TAs to be asked to clean personal touchpoints only

Teaching assistants raised concerns after some were told they would be asked to clean classrooms amid Covid-19

College is to advise teaching assistants that they will only be asked to clean parts of classrooms that they have personally touched, as opposed to entire rooms. 

Some teaching assistants had raised concerns last week after they were told that they would be asked to clean classrooms in which tutorials are held, and that they would be permitted to ask students to help with the cleaning.

It is understood that communication will be issued to teaching assistants in the coming days to clarify cleaning procedures.

Graduate Students’ Union (GSU) President Gisèle Scanlon has confirmed that each student will be responsible for the cleaning and sanitising of their own individual workspaces following talks with Provost Patrick Prendergast and Dean of Graduate Studies Professor Martine Smith. 

Speaking to Trinity News, Scanlon stated: “I raised cleaning regimes with the Dean of Graduate Studies and the Provost at phased resumption last week after several TAs had emailed me, and it was agreed that teaching spaces have been configured in line with the directive issued by the Higher Education Authority [HEA] to ensure a two-metre distancing between teaching staff and students.”

She continued: “Both the Provost and the Dean of Graduate Studies reassured me that TAs will take responsibility for wiping down the ‘touch points’ that they have made contact with themselves; the surface of a desk, a chair, a keyboard, the tops of a podium.”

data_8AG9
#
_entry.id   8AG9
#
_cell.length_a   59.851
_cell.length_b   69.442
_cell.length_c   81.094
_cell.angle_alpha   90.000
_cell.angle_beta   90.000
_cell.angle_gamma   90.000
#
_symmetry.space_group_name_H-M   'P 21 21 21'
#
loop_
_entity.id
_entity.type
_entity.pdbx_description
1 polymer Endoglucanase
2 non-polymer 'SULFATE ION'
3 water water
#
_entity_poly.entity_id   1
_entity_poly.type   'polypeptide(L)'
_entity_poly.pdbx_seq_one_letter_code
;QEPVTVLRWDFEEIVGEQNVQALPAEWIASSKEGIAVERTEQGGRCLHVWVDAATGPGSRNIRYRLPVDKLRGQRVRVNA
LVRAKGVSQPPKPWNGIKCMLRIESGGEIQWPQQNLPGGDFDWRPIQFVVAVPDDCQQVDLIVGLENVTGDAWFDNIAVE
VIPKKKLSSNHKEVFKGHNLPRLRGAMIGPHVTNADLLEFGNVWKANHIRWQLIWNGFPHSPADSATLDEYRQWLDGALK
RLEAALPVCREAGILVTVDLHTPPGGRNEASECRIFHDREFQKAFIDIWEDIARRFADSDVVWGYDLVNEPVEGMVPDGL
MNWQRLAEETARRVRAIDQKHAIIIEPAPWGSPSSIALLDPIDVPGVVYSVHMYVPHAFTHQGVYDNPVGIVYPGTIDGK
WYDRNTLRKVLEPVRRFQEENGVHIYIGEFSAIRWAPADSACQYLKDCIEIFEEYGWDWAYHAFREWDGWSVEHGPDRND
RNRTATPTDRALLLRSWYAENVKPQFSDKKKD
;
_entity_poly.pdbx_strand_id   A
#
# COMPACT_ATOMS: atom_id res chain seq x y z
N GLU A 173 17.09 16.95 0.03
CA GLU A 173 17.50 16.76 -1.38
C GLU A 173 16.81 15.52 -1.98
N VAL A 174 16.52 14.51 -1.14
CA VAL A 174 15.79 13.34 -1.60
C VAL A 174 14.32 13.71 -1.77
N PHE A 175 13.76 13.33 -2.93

“TAs will not be required to clean areas where students have been sitting but will be asked to remind students to wipe down their own surfaces,” Scanlon said.

Some TAs previously reported that they had been informed that this cleaning would be their responsibility, with no remuneration for the extra time or risks incurred. 

A TA from the School of English expressed concern regarding the precarious position of casual staff: “I didn’t do a PhD to become a cleaner. I didn’t do a PhD to be a casual worker without a contract. I didn’t do a PhD to put my life at risk for an institution whose prime concern seems to be money and not the well-being of its staff.”

TA concerns regarding contracted hours, sick pay and terms of employment still remain unresolved. 

Guidance from the Department of Education on the return of on-site activity for further and higher education outlines that “new protocols” will be needed for campus and classroom cleaning services.

These include twice-daily cleaning of surfaces such as “table tops, work equipment, door handles and handrails implement thorough and regular cleaning of frequently touched surfaces”.

Áine Heary

Áine Heary is a Copy Editor at Trinity News, and a Junior Sophister student of English Literature and Modern Irish.